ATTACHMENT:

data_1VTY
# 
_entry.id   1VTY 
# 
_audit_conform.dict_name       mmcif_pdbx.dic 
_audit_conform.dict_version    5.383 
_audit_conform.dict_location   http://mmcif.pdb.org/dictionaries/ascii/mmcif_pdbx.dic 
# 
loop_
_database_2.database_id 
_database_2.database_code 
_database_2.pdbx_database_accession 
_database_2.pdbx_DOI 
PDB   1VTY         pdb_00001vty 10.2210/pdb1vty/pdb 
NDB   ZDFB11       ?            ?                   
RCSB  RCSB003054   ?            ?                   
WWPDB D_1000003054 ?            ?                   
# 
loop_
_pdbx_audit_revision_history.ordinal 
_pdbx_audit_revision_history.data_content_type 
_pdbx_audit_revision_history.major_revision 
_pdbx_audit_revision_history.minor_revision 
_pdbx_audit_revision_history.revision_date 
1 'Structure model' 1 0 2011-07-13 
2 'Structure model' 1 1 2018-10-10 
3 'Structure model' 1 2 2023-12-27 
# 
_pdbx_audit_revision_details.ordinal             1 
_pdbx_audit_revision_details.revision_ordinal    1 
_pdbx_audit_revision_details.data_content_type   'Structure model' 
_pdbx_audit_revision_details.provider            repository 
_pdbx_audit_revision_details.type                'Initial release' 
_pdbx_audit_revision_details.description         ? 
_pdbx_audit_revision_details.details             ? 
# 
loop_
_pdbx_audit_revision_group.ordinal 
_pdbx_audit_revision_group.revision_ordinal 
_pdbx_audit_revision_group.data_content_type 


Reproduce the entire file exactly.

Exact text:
data_1VTY
# 
_entry.id   1VTY 
# 
_audit_conform.dict_name       mmcif_pdbx.dic 
_audit_conform.dict_version    5.383 
_audit_conform.dict_location   http://mmcif.pdb.org/dictionaries/ascii/mmcif_pdbx.dic 
# 
loop_
_database_2.database_id 
_database_2.database_code 
_database_2.pdbx_database_accession 
_database_2.pdbx_DOI 
PDB   1VTY         pdb_00001vty 10.2210/pdb1vty/pdb 
NDB   ZDFB11       ?            ?                   
RCSB  RCSB003054   ?            ?                   
WWPDB D_1000003054 ?            ?                   
# 
loop_
_pdbx_audit_revision_history.ordinal 
_pdbx_audit_revision_history.data_content_type 
_pdbx_audit_revision_history.major_revision 
_pdbx_audit_revision_history.minor_revision 
_pdbx_audit_revision_history.revision_date 
1 'Structure model' 1 0 2011-07-13 
2 'Structure model' 1 1 2018-10-10 
3 'Structure model' 1 2 2023-12-27 
# 
_pdbx_audit_revision_details.ordinal             1 
_pdbx_audit_revision_details.revision_ordinal    1 
_pdbx_audit_revision_details.data_content_type   'Structure model' 
_pdbx_audit_revision_details.provider            repository 
_pdbx_audit_revision_details.type                'Initial release' 
_pdbx_audit_revision_details.description         ? 
_pdbx_audit_revision_details.details             ? 
# 
loop_
_pdbx_audit_revision_group.ordinal 
_pdbx_audit_revision_group.revision_ordinal 
_pdbx_audit_revision_group.data_content_type 